The Wiltshire Wildlife Trust (WWT) and Swindon's IPSUM came together to host an afternoon of music, crafts and food.
Staff from both organisations met with volunteers and service users for a whole host of activities, held at Swindon's Shrivenham road allotments.
WWT and IPSUM had craft stalls, pumpkin carving, a music corner under a gazebo and a campfire and grill, serving root vegetable soup and smores.
Jo Woodhams, Wellbeing Programmes Leader at Wiltshire Wildlife Trust said: "Joining with IPSUM for events gives our various service users or participants the chance to meet representatives from other services, see what they do and decide if they would like to join. That’s happened a lot which has been great.
“There’s a lot of crossover with what we and IPSUM do and we have volunteers working for both IPSUM and WWT. We would love one day in the future to do a more formal joint work."
WWT run the Swindon Wellbeing programme which is for adults with mild to moderate mental health issues. Groups will go out and take part in various nature-based activities and other sessions which aim to improve mental health and wellbeing, and allow opportunities for learning new skills about the local wildlife.
IPSUM is a Swindon-based mental health and wellbeing support centre, located on Milton Road. It offers a range of arts and craft workshops, access to a recording studio and talking therapy sessions.
Jo added: “I think both IPSUM and WWT are both great services in the voluntary sector that people seem to really appreciate and get a lot from. What is so great is that because our services are not within a clinical setting, it doesn’t feel like you’re going to a mental health service.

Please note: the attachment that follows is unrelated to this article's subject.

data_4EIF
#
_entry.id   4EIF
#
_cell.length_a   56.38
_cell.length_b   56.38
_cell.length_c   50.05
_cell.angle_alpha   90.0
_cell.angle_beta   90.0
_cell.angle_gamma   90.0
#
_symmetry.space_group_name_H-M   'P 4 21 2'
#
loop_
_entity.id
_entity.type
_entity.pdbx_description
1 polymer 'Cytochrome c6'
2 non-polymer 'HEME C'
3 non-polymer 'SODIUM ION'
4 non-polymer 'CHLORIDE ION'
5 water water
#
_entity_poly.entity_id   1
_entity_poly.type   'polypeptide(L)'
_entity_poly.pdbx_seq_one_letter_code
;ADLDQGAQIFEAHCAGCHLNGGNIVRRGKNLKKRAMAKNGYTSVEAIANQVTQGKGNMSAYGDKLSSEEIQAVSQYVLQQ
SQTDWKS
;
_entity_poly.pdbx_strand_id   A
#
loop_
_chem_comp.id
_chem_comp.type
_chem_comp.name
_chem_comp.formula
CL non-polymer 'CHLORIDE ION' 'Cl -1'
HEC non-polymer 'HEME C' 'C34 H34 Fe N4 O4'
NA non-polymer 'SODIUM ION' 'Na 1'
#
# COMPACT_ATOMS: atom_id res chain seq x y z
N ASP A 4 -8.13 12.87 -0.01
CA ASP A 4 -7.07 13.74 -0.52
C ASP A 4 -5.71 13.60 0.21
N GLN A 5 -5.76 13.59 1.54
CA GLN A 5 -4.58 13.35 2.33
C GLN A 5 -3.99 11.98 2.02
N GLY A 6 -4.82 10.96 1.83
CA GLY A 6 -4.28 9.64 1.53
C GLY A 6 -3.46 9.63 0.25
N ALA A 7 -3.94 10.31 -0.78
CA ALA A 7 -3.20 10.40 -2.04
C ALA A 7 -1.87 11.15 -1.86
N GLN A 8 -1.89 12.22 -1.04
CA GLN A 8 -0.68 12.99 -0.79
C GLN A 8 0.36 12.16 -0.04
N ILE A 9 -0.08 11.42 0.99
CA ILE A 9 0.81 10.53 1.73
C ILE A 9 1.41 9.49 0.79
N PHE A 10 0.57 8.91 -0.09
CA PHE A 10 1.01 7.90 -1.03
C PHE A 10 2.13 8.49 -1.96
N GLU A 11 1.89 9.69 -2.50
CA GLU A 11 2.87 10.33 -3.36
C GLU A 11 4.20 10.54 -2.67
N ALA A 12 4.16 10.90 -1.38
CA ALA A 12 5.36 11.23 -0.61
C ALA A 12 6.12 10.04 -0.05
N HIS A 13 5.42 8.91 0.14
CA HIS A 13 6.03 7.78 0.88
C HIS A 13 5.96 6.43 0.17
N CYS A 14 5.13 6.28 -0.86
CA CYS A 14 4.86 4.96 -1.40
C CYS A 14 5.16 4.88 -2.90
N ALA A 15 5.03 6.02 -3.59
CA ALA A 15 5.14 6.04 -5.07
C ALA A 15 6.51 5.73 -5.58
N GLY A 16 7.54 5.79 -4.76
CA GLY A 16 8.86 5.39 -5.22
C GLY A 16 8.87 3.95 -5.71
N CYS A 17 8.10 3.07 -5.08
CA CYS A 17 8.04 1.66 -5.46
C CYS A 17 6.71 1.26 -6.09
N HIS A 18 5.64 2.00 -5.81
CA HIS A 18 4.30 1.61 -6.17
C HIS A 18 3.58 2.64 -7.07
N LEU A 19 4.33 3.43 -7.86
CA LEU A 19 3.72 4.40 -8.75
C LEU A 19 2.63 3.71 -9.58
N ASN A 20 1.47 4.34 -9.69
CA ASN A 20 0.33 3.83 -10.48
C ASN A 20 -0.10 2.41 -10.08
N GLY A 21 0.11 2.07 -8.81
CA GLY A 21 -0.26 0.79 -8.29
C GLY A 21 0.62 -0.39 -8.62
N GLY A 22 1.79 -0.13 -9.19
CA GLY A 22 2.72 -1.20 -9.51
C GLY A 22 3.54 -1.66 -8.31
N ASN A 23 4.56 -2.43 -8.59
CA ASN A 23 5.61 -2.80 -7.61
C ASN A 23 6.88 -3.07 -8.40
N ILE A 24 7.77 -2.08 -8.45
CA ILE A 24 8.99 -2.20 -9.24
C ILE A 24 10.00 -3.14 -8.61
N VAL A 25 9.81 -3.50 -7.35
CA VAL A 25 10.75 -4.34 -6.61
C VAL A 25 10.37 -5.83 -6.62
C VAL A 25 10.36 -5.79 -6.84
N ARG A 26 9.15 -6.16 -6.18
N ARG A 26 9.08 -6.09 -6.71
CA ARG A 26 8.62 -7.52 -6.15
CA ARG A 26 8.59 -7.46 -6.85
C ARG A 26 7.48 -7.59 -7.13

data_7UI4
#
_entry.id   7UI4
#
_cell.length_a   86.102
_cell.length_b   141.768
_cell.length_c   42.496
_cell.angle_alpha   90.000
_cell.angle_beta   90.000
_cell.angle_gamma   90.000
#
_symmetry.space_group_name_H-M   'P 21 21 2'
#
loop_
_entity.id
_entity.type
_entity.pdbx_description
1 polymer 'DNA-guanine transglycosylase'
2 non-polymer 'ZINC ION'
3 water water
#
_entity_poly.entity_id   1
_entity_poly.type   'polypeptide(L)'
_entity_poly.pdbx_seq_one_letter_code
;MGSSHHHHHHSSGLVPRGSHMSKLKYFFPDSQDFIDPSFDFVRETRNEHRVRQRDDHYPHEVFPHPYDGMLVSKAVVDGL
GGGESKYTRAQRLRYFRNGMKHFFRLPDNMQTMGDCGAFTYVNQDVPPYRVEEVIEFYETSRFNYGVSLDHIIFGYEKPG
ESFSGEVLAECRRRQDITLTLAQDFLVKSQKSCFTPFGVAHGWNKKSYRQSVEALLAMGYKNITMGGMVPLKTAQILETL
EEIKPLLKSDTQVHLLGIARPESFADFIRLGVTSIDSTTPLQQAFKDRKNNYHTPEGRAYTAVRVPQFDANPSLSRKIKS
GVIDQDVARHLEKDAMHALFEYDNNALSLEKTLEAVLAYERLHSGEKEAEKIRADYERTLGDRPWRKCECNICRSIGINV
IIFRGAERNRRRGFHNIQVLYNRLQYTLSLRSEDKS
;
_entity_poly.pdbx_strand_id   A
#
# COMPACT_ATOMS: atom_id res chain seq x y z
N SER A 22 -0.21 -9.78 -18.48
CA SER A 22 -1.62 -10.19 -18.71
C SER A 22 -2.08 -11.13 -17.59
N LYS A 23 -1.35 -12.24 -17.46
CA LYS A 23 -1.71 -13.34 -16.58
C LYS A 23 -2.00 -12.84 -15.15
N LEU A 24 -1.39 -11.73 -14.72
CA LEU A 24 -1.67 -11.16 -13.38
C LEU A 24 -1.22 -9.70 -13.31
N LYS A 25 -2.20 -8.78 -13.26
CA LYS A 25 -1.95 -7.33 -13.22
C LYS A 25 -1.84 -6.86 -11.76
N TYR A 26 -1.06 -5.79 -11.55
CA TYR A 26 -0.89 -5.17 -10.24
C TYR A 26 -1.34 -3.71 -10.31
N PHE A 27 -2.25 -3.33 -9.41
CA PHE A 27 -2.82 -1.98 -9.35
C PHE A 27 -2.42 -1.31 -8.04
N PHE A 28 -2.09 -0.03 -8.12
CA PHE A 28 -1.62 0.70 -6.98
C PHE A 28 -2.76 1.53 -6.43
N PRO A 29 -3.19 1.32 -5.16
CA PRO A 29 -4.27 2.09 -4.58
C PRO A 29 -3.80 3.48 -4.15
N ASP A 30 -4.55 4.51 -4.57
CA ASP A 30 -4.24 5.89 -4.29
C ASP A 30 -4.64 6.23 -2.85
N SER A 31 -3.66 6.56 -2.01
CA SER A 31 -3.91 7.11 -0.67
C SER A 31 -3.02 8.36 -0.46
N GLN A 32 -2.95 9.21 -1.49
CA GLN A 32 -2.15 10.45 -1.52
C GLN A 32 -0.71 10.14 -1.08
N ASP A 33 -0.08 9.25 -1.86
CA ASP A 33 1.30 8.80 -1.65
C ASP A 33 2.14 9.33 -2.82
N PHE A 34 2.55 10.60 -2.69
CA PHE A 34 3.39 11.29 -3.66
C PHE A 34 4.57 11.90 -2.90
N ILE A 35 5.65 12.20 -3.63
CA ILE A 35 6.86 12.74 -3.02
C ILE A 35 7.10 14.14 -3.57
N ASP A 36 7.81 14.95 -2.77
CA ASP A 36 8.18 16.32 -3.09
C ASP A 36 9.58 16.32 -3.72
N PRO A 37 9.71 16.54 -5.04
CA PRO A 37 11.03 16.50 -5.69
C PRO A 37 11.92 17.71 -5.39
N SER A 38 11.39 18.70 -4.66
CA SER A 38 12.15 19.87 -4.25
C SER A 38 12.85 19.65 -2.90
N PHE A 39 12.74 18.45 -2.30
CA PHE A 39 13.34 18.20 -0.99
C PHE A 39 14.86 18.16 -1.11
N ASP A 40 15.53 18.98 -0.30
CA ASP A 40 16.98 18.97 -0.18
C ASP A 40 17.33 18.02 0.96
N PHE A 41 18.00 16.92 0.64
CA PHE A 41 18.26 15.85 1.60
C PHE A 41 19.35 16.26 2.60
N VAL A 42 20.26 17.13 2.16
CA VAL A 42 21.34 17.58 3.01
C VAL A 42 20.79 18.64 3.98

"There’s also so much peer support and we don’t orchestrate conversations but sometimes we overhear people talking and finding out that they’ve got the same CPN or take the same medication. It’s lovely to witness and that’s one of the best parts of this service – the informal support network.
“This event showcases what WWT are all about - increasing nature connectiveness in people to improve mental health.”
IPSUM Music Studio Facilitator, Mike Beckley, joined in the musical activities with previous service user and volunteer, Craig. The pair brought along their guitars and started sing-a-longs.
Mike said that with winter drawing in, IPSUM and conversations around mental health are especially important.
He added: “I think particularly at this time of year that getting outside and doing these outdoor activities is good for people.
“It’s coming into the winter season now and Seasonal Affective Disorder is prevalent. Anything that can help people feel better about this seasonal change is a good thing. That is what IPSUM is trying to do with the help of the Wiltshire Wildlife Trust – sing some songs, bring some happiness, and have a munch at the same time.